The extra is Kylo Ren‘s TIE Silencer from The Rise of Skywalker where it gets sliced to pieces by Rey. The model more or less follows the standard build pattern for these vessels we have seen so many times, but swaps out shorter panels for more elongated ones. Just like the Mandalorian Starfighter it uses the new 2 x 6 wedge plates, this time in Black of course, so if you don’t have any yet, here’s a good way to start adding some to your parts collection.

The extra once more saves the day, but otherwise this isn’t a great issue. There’s very little to gawk at and beyond the “I buy it every month, anyway.” There’s really not much to say about it. There’s just nothing standing out.

Explorer-ing… Dragons – LEGO Explorer Magazine, September 2022

There’s certainly no shortage of mythical creatures in the LEGO world, be that the good old Elves dragons, Ninjago dragons, Wizarding World creatures (Harry Potter et al)or even more generic variations on the theme in Creator 3in1 sets. Heck, they even opened up a new Mythica section in Legoland Windsor and the German Legoland is going to get one next year. They even have a dedicated promotional set for it with a winged lion (set 40556; if anyone knows a good way of getting one cheap hit me up). In light of this over-abundance of potential material, the latest edition of the LEGO Explorer magazine was an inevitability. In fact they could probably do another five issues to cover all of their own dragons alone. For now let’s see what we have here.

LEGO Magazine, LEGO Explorer, September 2022, Cover

As usual we get a short editorial/ a few info pages roughly covering the most common mythical creatures. Well, at least the ones we all know rather superficially from them being talked about in documentaries on TV and in a very limited, uneducated typical European/ US American way. The old Babylonians would be upset about not even being mentioned and so would no doubt some South American, Asian and other cultures. At best it’s a course starter for kids, but not a complete meal by any stretch of the imagination.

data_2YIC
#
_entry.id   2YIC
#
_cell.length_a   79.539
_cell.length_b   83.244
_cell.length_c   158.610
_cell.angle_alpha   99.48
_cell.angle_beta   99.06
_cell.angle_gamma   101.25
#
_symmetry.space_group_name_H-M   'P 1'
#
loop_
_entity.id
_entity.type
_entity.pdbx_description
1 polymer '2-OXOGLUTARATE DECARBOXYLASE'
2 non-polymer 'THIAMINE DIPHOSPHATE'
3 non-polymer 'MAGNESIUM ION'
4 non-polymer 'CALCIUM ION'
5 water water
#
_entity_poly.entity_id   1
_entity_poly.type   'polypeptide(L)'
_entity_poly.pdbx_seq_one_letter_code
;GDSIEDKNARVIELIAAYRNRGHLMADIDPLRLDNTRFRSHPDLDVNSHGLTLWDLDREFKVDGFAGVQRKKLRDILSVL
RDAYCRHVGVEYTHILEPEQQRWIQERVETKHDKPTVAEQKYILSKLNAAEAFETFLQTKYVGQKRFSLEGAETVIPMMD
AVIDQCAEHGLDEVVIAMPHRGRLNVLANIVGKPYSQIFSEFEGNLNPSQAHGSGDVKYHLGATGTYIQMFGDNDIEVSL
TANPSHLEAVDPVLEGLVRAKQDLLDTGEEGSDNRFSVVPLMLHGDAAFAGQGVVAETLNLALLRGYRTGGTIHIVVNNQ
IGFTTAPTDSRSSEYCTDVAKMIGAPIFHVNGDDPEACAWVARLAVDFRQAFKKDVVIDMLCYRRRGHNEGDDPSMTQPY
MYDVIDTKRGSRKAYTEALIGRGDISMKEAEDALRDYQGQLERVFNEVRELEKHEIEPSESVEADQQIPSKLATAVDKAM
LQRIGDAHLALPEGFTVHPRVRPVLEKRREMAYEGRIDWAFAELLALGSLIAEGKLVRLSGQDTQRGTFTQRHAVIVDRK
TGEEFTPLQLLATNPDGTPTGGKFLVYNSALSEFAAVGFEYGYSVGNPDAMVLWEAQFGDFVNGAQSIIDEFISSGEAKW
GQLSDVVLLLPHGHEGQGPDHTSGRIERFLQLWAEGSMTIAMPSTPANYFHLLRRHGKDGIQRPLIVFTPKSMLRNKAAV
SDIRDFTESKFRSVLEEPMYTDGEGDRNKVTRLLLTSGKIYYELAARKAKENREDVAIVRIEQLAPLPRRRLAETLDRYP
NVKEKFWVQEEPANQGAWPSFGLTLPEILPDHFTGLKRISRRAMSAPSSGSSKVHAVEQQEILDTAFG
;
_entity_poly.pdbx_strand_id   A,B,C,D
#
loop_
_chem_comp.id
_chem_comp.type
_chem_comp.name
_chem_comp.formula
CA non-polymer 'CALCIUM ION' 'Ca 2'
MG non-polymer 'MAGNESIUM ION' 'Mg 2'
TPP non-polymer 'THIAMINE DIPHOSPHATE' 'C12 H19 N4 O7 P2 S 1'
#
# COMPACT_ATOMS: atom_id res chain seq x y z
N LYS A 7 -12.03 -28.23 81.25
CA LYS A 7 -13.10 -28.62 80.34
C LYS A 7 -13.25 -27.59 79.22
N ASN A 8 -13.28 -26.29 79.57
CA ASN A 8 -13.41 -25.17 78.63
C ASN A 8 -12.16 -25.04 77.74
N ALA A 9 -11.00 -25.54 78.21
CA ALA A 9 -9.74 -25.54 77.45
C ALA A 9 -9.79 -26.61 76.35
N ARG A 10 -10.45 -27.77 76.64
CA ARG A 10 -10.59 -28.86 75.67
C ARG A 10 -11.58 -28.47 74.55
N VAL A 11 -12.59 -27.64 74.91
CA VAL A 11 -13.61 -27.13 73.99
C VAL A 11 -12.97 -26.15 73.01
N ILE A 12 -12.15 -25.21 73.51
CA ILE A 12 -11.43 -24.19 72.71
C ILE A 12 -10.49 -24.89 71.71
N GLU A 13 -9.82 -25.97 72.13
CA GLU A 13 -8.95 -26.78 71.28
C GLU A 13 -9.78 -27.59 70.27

LEGO Magazine, LEGO Explorer, September 2022, Info Page

The comic follows suit and while I’m not getting much out of it, the depiction of “monster” minifigures, be that just the “guy in costume” variety almost makes me regret I started so late in LEGO and never collected minifigs. It’s really that you kind of develop a taste for it (at least the more interesting specimen from each series/ set) the more you’re exposed to it. I got the Centaur from the Collectible Minifigures Series 21 as a free gift when I bought something in the LEGO store last year, though. Go, figure! ­čśë

LEGO Magazine, LEGO Explorer, September 2022, Comic

As mentioned earlier, the poster could be filled with Ninjago dragons alone and that would in fact be true for every year even. I think in 2018 or so there were at one point nine dragons/ dragon-like creatures from two overlapping release cycles and if you count all the Elves dragons they, too would cover the entirety of this poster. Sneaking in the Komodo Dragon is an epic fail, though. The English name for this creature means nothing to Germans, where its correctly called a Waran (Varanus) based on its actual genus.

LEGO Magazine, LEGO Explorer, September 2022, Poster

The extra unmistakably is modeled after the classic green LEGO dragon, variations of which are still prominently used in the promotional materials for the Legoland parks. The small model is done nicely enough, but does not offer any fancy building techniques and the only “special” parts are the pointed Red wedge plates used for the wings. In fact they make it look like a baby dragon whose wings haven’t fully unfolded yet.